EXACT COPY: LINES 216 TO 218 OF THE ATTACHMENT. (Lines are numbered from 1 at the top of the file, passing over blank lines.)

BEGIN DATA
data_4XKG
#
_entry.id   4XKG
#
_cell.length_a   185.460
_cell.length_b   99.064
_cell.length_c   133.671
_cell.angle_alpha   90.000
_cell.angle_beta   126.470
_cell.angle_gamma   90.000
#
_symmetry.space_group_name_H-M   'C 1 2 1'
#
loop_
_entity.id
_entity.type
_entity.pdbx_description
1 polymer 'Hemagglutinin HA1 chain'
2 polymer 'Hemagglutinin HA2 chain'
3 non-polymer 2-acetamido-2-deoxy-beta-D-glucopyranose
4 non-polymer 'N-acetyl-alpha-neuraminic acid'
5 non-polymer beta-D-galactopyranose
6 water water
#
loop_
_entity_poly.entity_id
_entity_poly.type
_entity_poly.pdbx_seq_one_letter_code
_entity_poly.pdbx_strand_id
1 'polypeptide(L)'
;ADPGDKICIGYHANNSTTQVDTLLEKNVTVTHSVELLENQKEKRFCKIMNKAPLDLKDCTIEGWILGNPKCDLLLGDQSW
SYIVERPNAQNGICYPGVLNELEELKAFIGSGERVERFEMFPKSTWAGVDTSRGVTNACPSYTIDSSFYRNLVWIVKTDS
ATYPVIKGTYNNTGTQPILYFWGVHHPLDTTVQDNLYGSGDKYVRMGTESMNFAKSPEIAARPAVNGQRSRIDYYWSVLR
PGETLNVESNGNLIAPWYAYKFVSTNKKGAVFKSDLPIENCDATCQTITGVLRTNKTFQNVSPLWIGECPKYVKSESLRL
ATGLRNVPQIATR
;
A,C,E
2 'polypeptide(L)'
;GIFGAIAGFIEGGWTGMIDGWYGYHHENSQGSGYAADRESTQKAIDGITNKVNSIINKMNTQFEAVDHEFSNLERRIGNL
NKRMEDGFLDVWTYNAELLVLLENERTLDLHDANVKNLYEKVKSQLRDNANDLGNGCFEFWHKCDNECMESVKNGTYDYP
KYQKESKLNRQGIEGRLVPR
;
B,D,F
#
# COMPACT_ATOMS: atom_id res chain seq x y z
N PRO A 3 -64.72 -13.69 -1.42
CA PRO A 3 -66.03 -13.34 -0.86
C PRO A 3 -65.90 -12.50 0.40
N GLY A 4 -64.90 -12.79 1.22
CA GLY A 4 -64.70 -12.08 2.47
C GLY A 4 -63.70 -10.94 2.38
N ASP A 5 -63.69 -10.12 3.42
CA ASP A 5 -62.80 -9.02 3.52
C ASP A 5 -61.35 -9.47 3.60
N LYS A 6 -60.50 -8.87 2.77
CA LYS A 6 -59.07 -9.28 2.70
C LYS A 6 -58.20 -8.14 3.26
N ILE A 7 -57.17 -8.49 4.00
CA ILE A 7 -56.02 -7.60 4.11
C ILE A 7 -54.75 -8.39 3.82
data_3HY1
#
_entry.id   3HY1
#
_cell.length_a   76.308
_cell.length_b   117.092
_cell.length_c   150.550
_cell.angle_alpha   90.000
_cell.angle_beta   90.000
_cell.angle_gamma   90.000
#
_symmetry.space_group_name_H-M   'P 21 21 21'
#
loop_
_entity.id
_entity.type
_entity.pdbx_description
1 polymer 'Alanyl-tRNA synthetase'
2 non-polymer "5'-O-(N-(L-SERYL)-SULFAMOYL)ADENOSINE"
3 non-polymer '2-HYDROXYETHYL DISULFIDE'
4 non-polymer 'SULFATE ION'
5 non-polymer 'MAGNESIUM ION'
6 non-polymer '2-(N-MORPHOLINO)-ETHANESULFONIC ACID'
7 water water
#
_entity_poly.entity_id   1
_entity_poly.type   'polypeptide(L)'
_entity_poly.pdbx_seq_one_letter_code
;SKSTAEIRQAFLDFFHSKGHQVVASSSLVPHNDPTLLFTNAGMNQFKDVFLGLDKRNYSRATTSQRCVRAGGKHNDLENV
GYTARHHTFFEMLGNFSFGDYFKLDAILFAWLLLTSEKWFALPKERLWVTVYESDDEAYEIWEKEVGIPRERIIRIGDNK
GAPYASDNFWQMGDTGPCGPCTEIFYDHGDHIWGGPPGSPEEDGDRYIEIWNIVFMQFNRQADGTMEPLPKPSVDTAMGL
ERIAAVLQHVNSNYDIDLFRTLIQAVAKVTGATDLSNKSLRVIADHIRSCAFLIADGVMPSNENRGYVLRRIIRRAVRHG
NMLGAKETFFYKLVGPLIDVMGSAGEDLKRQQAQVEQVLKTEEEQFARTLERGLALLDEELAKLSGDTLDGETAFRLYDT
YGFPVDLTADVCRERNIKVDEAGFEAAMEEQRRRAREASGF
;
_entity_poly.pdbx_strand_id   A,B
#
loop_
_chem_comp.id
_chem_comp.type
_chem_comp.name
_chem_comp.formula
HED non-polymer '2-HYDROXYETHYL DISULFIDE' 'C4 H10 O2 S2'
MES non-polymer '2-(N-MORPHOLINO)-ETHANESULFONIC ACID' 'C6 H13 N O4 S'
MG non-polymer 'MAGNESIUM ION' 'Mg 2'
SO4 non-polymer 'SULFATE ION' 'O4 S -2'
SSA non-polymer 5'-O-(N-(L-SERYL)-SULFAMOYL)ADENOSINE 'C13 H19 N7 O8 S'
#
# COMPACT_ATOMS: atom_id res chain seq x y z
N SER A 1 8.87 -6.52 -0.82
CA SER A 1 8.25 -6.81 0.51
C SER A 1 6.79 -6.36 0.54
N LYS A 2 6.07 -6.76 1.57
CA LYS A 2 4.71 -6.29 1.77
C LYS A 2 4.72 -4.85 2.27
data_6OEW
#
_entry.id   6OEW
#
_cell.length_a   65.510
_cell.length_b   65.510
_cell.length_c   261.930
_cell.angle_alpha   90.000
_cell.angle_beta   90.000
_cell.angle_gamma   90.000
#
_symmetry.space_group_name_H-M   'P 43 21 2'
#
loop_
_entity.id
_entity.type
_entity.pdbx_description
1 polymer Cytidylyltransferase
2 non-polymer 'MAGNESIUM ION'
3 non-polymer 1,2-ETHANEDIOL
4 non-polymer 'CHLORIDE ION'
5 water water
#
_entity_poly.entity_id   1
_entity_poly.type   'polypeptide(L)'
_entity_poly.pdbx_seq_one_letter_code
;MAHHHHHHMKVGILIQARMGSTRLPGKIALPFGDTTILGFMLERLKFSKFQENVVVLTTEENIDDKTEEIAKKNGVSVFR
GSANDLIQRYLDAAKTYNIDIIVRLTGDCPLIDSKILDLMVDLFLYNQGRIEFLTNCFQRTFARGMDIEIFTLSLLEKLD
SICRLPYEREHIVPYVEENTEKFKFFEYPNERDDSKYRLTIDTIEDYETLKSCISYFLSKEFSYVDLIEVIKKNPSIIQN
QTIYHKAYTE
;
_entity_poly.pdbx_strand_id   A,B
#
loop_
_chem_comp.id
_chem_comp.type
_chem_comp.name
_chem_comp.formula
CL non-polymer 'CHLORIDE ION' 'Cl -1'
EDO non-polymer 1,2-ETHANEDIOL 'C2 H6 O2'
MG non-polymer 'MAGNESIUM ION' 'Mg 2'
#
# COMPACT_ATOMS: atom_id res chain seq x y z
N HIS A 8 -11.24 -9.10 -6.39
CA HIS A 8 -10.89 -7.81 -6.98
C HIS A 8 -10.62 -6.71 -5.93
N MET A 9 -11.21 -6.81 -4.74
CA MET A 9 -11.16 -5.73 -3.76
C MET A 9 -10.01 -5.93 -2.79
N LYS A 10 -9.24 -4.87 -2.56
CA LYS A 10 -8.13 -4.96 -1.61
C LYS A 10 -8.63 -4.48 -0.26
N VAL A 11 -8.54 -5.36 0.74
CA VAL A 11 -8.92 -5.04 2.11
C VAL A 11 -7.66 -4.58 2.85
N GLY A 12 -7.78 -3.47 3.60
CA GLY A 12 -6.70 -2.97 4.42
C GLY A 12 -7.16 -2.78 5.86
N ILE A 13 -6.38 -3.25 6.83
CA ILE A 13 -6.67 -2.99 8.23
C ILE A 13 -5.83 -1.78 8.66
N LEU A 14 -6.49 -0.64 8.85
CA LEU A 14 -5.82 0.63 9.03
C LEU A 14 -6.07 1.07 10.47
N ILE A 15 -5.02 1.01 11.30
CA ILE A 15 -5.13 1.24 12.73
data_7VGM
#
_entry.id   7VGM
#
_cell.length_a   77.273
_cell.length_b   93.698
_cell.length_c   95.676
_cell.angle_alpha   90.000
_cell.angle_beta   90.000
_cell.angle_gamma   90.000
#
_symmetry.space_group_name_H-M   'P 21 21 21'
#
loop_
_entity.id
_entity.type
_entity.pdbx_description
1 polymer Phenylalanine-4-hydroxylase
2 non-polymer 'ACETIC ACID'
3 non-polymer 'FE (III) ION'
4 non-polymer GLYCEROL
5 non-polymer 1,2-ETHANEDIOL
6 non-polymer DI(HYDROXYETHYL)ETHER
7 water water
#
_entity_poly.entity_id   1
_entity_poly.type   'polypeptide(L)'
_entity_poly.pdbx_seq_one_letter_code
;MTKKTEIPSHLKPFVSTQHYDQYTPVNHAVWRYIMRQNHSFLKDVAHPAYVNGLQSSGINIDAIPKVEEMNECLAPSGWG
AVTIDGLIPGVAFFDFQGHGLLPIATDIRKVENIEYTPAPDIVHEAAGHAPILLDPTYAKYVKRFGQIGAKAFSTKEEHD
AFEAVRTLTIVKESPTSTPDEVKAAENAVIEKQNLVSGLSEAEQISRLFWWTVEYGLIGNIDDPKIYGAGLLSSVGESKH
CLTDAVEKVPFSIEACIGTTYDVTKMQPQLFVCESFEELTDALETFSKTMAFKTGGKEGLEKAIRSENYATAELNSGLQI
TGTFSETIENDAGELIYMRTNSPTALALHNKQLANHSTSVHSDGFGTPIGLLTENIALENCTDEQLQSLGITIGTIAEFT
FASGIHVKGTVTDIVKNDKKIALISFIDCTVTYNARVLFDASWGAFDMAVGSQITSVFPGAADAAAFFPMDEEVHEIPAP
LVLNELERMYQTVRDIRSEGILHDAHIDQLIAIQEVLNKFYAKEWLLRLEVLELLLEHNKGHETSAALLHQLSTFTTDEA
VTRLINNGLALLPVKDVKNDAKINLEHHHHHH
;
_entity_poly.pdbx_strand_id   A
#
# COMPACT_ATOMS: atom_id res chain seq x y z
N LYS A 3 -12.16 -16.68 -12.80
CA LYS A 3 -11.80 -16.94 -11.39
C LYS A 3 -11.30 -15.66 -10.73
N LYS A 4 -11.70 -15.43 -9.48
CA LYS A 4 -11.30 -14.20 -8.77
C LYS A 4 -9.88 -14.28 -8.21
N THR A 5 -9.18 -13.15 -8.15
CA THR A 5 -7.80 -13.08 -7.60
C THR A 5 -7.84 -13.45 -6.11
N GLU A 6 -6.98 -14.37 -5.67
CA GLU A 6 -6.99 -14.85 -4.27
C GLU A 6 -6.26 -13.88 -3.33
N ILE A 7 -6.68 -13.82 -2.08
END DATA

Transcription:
LVLNELERMYQTVRDIRSEGILHDAHIDQLIAIQEVLNKFYAKEWLLRLEVLELLLEHNKGHETSAALLHQLSTFTTDEA
VTRLINNGLALLPVKDVKNDAKINLEHHHHHH
;